In a statement announcing the so-called “legalization 2.0” products—edibles, extracts/vape pens, and topicals—entering the legal adult-use market, Health Minister Patty Hajdu drew the ire of many in the industry and medical cannabis communities when she stressed, “The best way for Canadians to protect their health is not to consume cannabis.”
It’s no secret the Liberal government that legalized cannabis is not eager to associate itself with the plant and its related products.
Leading into the federal election this past October, ousted Canopy co-founder and co-CEO Bruce Linton correctly predicted that while the Conservatives would avoid discussing cannabis legalization, which they failed to prevent, the Liberals would not want to draw any attention to cannabis because it might reflect poorly on Prime Minister Justin Trudeau.
“There are enough people who want to find a reason to make a joke about Trudeau. Make him look light, not serious,” Linton said in September. “I don’t think the Liberals want to look light and fun.”
The call for abstinence was received angrily by medical-cannabis patients and advocates.
Minister Hajdu’s statement went further than avoiding light and fun. The call for abstinence was received angrily by medical-cannabis patients and advocates, who immediately called it stigmatizing and pointed out for many medical users, cannabis is literally the means they use “to protect their health.”
But as Materia Ventures CEO Deepak Anand pointed out, Minister Hajdu’s comments reflect a similar abstinence-first approach in Health Canada’s public cannabis guidelines. Those state, “There are risks associated with cannabis use. The best way to protect your health is to avoid using cannabis or cannabis products completely.”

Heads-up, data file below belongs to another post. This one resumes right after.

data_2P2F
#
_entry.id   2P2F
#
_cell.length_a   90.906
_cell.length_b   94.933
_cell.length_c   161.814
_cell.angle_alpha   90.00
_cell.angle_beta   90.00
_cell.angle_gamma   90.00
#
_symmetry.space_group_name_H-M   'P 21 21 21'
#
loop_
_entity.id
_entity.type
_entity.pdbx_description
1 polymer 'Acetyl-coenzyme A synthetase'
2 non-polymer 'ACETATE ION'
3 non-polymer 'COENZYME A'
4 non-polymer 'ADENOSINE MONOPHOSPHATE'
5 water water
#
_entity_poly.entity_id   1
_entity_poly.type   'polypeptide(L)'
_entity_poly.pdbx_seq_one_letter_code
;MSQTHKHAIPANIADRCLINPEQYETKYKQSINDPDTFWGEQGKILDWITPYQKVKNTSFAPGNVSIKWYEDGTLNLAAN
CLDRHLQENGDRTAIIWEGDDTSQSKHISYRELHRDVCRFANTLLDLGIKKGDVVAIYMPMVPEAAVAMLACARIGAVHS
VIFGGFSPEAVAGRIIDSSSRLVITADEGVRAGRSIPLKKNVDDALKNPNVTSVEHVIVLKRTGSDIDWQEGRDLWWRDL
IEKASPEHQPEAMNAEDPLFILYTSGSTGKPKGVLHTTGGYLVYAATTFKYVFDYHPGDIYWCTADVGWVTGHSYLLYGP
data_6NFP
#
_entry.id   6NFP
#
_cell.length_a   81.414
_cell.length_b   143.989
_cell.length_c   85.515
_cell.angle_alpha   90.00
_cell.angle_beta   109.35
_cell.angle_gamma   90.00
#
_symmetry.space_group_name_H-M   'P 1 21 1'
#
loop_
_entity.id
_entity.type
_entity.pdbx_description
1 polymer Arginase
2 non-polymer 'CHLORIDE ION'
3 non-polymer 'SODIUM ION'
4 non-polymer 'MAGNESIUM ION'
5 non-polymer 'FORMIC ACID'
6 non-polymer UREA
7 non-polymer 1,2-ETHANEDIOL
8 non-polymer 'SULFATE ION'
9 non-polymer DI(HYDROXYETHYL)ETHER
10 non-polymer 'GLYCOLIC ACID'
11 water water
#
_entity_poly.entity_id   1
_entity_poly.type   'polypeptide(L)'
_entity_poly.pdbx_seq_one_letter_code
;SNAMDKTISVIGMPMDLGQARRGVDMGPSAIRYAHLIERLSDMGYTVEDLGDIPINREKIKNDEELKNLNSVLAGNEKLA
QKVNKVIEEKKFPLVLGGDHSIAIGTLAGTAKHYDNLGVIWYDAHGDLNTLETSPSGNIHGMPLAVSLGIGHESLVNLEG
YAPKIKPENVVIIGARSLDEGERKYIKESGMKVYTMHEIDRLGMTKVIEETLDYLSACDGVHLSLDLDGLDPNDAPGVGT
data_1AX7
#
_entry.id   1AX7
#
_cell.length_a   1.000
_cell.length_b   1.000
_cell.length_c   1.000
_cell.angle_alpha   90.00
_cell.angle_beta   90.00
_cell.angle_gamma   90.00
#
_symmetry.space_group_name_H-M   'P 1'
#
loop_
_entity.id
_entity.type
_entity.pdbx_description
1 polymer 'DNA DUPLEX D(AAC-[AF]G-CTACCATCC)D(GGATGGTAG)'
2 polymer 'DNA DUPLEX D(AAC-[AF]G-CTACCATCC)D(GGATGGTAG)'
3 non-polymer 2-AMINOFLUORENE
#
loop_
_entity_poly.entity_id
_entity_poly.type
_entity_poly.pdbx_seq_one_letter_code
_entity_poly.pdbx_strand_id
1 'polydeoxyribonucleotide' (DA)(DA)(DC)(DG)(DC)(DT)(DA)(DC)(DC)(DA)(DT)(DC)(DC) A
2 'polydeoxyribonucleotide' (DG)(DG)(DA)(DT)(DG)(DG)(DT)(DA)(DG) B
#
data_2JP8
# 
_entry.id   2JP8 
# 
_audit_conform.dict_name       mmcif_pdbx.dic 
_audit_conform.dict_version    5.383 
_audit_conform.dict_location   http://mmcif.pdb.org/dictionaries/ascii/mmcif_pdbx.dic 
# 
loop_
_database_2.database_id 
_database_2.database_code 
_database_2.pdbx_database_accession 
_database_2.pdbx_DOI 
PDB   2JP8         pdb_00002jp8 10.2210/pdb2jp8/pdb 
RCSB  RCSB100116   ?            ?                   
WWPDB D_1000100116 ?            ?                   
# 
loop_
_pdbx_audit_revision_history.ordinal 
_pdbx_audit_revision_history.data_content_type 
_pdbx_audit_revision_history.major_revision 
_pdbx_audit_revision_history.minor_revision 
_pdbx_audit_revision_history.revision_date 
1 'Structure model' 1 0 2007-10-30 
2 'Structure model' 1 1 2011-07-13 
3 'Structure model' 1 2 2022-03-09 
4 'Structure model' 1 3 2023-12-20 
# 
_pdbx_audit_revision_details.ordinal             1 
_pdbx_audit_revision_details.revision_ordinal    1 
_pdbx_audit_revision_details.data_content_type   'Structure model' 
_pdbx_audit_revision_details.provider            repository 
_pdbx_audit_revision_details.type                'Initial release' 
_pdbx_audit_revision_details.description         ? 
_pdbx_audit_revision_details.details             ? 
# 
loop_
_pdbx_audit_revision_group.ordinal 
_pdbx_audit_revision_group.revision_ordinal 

Critics were quick to point out Health Canada has separate and significantly more liberal guidelines for alcohol, despite its own documents acknowledging alcohol is strongly associated with serious harms. Nowhere in Health Canada guidelines does the government agency counsel “completely” avoiding alcohol.
Health Canada spokesperson Tammy Jarbeau referred those with questions about the agency’s differing approaches to alcohol and cannabis to the 2016 Final Report of the Task Force on Cannabis Legalization. In the section pertaining to “Minimizing Harms of Use,” the Task Force acknowledged, “based on current levels of use and available information on mortality and morbidity, the harms associated with the use of tobacco or alcohol are greater than those associated with the use of cannabis.”
However, the Task Force went on to argue for measures “stricter than those that exist for tobacco or alcohol in Canada. Given the relative harms, we acknowledge this contradiction but believe that the regulation of these substances has been inconsistent with WHO disease risk ranking and remains inconsistent with known potential for harm.”
In short, the Task Force argued Health Canada’s own regulations for tobacco and alcohol control weren’t strict enough, but the government can’t go back and redesign those systems from the beginning, which they can do with cannabis.
“The Task Force recognizes that the regulatory regimes for alcohol and tobacco continue to evolve,” they concluded. “It is our hope that our experience with cannabis regulation will be used to inform the further evolution of alcohol and tobacco regulations.”
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